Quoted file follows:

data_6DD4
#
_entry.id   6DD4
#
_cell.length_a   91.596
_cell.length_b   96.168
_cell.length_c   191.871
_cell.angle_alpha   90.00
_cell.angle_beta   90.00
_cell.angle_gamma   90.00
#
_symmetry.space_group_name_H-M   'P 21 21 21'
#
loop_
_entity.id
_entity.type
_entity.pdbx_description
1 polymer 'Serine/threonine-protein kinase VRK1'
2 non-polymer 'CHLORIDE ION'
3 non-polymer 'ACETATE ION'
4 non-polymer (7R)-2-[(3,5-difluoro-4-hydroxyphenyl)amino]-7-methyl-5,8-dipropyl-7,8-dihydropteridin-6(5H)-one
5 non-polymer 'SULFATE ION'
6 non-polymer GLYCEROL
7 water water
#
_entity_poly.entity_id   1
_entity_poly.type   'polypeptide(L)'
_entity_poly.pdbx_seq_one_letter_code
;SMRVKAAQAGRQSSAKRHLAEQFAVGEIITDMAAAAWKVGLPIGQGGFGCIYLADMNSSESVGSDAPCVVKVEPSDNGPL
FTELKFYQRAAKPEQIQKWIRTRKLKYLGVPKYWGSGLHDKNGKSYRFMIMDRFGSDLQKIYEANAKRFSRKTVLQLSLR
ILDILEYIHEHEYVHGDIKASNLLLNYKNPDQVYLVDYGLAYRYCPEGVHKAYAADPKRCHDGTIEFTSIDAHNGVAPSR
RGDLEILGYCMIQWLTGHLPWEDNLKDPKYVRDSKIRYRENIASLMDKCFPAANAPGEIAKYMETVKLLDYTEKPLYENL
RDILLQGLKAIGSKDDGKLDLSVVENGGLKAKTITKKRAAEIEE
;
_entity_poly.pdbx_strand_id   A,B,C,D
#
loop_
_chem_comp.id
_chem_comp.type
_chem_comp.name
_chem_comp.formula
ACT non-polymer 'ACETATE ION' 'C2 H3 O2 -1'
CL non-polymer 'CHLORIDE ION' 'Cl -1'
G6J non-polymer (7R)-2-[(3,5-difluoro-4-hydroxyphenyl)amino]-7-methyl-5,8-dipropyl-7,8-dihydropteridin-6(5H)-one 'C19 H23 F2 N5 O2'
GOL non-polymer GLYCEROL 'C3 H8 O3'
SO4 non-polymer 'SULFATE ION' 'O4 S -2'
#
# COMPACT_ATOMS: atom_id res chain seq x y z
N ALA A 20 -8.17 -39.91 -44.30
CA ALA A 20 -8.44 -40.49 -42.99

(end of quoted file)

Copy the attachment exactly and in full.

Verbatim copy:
data_6DD4
#
_entry.id   6DD4
#
_cell.length_a   91.596
_cell.length_b   96.168
_cell.length_c   191.871
_cell.angle_alpha   90.00
_cell.angle_beta   90.00
_cell.angle_gamma   90.00
#
_symmetry.space_group_name_H-M   'P 21 21 21'
#
loop_
_entity.id
_entity.type
_entity.pdbx_description
1 polymer 'Serine/threonine-protein kinase VRK1'
2 non-polymer 'CHLORIDE ION'
3 non-polymer 'ACETATE ION'
4 non-polymer (7R)-2-[(3,5-difluoro-4-hydroxyphenyl)amino]-7-methyl-5,8-dipropyl-7,8-dihydropteridin-6(5H)-one
5 non-polymer 'SULFATE ION'
6 non-polymer GLYCEROL
7 water water
#
_entity_poly.entity_id   1
_entity_poly.type   'polypeptide(L)'
_entity_poly.pdbx_seq_one_letter_code
;SMRVKAAQAGRQSSAKRHLAEQFAVGEIITDMAAAAWKVGLPIGQGGFGCIYLADMNSSESVGSDAPCVVKVEPSDNGPL
FTELKFYQRAAKPEQIQKWIRTRKLKYLGVPKYWGSGLHDKNGKSYRFMIMDRFGSDLQKIYEANAKRFSRKTVLQLSLR
ILDILEYIHEHEYVHGDIKASNLLLNYKNPDQVYLVDYGLAYRYCPEGVHKAYAADPKRCHDGTIEFTSIDAHNGVAPSR
RGDLEILGYCMIQWLTGHLPWEDNLKDPKYVRDSKIRYRENIASLMDKCFPAANAPGEIAKYMETVKLLDYTEKPLYENL
RDILLQGLKAIGSKDDGKLDLSVVENGGLKAKTITKKRAAEIEE
;
_entity_poly.pdbx_strand_id   A,B,C,D
#
loop_
_chem_comp.id
_chem_comp.type
_chem_comp.name
_chem_comp.formula
ACT non-polymer 'ACETATE ION' 'C2 H3 O2 -1'
CL non-polymer 'CHLORIDE ION' 'Cl -1'
G6J non-polymer (7R)-2-[(3,5-difluoro-4-hydroxyphenyl)amino]-7-methyl-5,8-dipropyl-7,8-dihydropteridin-6(5H)-one 'C19 H23 F2 N5 O2'
GOL non-polymer GLYCEROL 'C3 H8 O3'
SO4 non-polymer 'SULFATE ION' 'O4 S -2'
#
# COMPACT_ATOMS: atom_id res chain seq x y z
N ALA A 20 -8.17 -39.91 -44.30
CA ALA A 20 -8.44 -40.49 -42.99